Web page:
One highlight of the trip included seeing the Konark Temple of the Sun God which was a lost temple rediscovered during British Imperialism that the Hindus would pray to in hopes of healing their leprosy. 


“There’s nothing like being submerged in a completely different culture, not speaking the language and then spending an extended amount of time there. It’s a lot different” Howlin said.


“I’d always known about third world poverty, but I’d never actually experienced it with my own eyes ... The only word I really have for it was humbling.”


Junior Rachel Colliton’s trip was similar to Howlin’s in the way that her trip was also in a more impoverished area. It was another experience that opened her eyes to how different life can be in another country.


Colliton studied International Business in San José, Costa Rica. Her trip included tours of various businesses including a chocolate production farm and a pineapple production farm.

Colliton explores Valverde Vega, the 12th canton in the province of Alajuela in Costa Rica. Image by Rachel Colliton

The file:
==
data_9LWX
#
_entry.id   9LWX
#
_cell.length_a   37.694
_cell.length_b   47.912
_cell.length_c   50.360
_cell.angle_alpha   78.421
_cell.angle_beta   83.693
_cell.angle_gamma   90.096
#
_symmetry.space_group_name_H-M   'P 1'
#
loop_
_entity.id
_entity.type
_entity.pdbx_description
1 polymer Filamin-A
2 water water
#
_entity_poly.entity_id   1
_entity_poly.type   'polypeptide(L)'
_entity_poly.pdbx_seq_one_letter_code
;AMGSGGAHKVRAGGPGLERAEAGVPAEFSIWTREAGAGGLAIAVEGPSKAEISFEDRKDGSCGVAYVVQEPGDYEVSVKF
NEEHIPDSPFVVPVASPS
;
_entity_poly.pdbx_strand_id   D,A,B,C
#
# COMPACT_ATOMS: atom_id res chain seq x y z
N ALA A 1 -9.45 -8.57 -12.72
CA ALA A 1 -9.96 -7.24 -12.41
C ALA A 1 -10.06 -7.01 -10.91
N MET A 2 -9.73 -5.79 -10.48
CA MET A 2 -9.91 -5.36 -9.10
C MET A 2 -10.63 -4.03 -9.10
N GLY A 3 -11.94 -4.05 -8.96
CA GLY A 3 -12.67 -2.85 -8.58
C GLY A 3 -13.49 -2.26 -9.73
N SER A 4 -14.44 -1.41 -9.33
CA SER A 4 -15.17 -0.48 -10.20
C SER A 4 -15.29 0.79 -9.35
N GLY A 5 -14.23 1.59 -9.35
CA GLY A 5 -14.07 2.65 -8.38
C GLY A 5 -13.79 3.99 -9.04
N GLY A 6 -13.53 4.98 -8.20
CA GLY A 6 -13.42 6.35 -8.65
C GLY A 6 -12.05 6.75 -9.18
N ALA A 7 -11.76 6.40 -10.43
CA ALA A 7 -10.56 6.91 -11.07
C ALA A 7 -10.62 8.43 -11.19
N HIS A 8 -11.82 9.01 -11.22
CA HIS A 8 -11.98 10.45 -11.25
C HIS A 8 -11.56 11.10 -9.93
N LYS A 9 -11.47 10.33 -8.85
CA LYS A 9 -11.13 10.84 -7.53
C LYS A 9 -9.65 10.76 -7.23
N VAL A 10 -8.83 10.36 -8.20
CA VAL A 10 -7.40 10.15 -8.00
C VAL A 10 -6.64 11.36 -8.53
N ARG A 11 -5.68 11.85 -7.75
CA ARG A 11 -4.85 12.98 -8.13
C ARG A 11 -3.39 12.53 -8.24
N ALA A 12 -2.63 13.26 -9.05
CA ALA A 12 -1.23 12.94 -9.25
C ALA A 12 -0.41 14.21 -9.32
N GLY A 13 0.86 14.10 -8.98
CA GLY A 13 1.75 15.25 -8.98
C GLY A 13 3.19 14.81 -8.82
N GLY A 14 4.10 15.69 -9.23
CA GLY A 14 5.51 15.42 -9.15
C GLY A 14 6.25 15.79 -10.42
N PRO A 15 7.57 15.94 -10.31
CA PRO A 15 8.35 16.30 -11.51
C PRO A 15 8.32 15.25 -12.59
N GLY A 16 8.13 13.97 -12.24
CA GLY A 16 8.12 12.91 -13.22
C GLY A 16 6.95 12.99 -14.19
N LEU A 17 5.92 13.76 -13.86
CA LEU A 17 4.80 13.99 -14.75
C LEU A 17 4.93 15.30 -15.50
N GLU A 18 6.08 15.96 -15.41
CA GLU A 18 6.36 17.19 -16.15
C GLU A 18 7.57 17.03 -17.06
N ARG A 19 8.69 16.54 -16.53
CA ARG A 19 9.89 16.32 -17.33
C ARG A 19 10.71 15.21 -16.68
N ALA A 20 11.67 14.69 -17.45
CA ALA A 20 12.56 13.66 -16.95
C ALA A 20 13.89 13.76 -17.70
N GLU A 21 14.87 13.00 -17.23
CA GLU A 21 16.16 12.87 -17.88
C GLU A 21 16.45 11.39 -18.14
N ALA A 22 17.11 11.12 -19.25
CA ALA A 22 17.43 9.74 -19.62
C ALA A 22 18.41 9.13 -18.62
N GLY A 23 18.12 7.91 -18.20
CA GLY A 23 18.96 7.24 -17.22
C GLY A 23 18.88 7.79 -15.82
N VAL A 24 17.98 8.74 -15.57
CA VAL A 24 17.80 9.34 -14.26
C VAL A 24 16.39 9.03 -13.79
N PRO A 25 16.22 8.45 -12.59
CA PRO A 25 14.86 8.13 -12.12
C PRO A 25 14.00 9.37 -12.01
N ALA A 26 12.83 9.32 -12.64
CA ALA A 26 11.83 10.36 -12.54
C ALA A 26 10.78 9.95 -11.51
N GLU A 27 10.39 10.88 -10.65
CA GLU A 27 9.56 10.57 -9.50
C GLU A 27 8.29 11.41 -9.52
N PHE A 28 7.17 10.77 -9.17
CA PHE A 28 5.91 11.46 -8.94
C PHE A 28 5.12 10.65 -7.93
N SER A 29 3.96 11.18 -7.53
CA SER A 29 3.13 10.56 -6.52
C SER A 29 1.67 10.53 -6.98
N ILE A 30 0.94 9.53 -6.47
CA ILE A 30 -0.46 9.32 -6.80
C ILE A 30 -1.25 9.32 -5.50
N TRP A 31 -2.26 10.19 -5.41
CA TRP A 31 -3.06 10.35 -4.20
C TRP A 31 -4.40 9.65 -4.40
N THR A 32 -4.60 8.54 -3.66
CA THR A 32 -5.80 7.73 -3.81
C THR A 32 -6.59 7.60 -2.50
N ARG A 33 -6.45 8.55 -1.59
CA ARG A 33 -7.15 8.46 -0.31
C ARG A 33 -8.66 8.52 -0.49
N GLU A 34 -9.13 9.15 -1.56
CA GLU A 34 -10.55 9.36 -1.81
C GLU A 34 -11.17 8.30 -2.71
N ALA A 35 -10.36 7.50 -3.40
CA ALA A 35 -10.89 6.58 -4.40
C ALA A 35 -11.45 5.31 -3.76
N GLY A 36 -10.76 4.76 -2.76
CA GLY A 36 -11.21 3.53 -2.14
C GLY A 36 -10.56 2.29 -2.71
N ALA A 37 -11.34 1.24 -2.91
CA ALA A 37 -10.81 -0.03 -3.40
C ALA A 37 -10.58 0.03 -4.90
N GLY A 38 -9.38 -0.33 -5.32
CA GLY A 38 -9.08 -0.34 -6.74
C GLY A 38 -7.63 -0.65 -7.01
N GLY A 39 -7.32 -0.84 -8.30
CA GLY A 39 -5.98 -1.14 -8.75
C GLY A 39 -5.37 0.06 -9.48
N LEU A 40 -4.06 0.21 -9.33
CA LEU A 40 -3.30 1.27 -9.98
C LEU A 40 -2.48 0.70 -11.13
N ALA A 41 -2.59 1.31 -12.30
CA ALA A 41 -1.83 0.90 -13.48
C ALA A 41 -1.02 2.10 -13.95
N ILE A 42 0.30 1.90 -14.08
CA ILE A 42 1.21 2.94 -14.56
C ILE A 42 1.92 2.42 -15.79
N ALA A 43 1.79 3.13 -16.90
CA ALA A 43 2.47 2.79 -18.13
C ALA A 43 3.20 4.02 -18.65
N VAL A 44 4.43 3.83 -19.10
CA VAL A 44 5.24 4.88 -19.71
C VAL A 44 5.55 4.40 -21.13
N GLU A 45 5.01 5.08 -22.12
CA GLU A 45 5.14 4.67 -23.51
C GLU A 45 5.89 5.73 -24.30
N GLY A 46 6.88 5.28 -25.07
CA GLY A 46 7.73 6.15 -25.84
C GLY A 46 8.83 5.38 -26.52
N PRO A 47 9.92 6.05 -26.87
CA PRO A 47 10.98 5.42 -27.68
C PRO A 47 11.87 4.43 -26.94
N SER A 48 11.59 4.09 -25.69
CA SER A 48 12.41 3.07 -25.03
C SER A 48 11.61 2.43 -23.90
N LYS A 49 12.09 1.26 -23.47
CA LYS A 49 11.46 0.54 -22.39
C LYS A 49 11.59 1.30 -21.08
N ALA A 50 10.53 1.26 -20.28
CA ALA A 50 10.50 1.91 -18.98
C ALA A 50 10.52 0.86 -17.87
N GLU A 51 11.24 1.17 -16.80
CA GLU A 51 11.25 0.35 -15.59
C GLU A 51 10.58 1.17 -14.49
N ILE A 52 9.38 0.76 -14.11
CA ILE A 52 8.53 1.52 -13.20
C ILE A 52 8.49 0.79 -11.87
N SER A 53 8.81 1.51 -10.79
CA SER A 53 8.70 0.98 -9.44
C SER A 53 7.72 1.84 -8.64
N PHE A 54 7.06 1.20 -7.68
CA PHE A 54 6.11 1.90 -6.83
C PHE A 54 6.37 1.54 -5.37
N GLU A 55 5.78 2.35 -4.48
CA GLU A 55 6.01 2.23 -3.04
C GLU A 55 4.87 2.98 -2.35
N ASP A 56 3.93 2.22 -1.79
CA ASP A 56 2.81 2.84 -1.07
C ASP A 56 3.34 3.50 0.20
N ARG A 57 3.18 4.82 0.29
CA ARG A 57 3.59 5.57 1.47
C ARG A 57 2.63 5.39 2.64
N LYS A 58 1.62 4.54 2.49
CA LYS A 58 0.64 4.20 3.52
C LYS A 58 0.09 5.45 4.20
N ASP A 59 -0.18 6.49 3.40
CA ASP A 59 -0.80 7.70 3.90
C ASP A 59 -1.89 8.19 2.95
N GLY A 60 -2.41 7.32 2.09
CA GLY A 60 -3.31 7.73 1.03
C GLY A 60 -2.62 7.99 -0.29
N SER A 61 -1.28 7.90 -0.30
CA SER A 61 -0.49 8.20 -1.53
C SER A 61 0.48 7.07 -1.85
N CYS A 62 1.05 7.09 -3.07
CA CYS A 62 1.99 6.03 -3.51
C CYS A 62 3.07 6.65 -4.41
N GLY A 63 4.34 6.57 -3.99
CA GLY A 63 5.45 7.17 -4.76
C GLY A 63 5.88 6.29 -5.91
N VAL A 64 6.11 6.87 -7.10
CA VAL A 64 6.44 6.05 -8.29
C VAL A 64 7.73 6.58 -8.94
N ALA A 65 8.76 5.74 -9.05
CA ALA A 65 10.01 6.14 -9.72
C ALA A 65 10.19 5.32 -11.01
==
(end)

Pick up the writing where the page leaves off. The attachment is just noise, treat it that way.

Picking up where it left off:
“I really like the chocolate factory,” Colliton said. “Just seeing how cacao is made first hand and tasting that compared to a Hershey bar — it's such a big difference because cacao is not sweet at all. So, seeing that difference was like the coolest thing.”


On the days that they weren’t learning about the Costa Rican business world, Colliton was able to take in breathtaking views while touring San José. The group took excursions to the rainforest as well as went ziplining, horseback riding, experienced mud baths and sail boating. 

Colliton said she would go back to Costa Rica without a doubt because of how much can be learned through the experience as well as how memorable the times she had abroad were.


“It’s definitely cool to just see the culture difference, and then learning in a different country is just a bigger learning experience because you’re not just learning in the classroom,” Colliton said. “You are learning by just walking on the streets and talking to the citizens.”

By CAROLINE STREETT

Gull Life editor

Featured photos: Julia Mann, Jay Howlin and Rachel Colliton images.